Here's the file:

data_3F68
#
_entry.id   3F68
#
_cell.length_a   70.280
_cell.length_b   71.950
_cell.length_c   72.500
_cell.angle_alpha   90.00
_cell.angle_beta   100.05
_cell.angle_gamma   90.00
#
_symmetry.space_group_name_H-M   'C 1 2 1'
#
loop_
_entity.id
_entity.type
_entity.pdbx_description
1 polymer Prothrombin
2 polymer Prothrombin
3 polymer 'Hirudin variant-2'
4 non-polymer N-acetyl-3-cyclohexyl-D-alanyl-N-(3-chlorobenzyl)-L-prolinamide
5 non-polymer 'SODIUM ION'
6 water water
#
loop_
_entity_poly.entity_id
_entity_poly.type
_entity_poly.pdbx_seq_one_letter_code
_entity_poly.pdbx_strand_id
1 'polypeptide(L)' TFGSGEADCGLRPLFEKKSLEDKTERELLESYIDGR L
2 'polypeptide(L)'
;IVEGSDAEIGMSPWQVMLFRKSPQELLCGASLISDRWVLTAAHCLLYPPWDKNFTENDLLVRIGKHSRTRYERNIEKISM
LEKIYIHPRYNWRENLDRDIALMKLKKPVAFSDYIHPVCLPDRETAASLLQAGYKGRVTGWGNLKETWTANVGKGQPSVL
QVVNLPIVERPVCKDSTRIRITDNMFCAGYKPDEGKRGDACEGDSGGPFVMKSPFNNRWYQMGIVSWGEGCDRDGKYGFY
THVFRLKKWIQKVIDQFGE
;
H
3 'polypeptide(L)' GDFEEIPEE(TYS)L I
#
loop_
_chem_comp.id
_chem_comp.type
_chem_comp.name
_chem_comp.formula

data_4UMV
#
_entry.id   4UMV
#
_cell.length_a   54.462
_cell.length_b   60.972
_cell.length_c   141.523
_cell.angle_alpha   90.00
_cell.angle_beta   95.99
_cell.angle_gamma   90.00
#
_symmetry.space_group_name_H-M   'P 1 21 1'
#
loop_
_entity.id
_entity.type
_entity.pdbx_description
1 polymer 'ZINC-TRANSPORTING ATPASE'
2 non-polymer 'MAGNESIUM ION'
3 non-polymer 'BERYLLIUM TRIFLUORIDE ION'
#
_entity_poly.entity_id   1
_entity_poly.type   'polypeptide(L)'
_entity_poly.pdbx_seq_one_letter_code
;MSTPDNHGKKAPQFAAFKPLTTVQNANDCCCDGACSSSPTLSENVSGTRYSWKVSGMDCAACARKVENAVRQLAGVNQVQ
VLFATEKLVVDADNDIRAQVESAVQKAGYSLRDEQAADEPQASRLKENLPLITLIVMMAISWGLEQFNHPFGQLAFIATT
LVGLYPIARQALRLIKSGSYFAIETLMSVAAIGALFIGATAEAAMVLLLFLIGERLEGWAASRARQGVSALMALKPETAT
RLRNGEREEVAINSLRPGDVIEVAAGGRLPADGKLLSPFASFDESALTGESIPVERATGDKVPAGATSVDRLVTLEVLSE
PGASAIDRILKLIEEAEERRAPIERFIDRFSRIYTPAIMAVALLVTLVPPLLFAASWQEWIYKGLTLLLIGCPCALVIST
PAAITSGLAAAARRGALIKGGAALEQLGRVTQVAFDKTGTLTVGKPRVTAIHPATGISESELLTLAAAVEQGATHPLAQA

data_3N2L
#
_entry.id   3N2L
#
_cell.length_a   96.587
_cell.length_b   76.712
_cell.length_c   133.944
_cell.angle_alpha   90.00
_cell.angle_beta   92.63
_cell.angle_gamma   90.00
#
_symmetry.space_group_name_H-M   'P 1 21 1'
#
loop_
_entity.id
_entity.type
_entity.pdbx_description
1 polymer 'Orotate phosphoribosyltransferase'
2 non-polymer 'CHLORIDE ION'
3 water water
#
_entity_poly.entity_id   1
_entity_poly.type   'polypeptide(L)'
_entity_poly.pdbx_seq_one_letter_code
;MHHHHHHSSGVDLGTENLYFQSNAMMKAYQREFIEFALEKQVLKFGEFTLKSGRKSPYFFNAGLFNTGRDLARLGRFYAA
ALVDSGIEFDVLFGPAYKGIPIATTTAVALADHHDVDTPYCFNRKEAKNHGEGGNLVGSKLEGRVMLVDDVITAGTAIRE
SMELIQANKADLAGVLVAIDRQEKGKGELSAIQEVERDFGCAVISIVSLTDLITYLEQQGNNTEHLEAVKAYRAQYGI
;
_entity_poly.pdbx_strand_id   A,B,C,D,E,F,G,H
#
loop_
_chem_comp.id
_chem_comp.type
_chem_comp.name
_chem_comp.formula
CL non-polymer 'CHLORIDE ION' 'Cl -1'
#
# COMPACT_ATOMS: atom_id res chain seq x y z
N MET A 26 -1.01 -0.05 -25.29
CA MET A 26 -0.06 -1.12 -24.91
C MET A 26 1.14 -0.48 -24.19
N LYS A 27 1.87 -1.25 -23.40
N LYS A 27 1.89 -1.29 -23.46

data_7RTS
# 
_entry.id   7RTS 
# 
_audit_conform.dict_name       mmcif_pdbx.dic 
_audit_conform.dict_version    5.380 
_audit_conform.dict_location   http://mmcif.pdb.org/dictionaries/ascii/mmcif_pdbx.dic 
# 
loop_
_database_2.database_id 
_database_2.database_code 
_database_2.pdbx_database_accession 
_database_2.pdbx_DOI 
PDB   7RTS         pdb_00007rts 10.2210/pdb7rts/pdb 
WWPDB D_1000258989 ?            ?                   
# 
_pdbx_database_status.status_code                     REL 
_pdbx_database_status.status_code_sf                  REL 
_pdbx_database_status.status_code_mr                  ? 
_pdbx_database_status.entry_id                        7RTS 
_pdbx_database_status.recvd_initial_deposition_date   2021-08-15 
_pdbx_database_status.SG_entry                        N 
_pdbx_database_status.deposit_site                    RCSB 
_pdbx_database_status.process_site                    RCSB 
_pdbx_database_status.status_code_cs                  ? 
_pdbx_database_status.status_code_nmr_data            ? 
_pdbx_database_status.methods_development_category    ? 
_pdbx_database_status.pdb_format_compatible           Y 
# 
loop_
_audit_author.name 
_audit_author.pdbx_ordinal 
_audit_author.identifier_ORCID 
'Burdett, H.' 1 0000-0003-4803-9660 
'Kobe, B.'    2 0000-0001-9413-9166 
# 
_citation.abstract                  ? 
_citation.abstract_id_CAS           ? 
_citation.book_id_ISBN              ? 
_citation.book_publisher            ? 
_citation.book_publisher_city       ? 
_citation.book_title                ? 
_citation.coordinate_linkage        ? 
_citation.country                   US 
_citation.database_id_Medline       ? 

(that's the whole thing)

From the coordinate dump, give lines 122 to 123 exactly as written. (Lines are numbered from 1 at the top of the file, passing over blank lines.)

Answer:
_audit_conform.dict_name       mmcif_pdbx.dic 
_audit_conform.dict_version    5.380 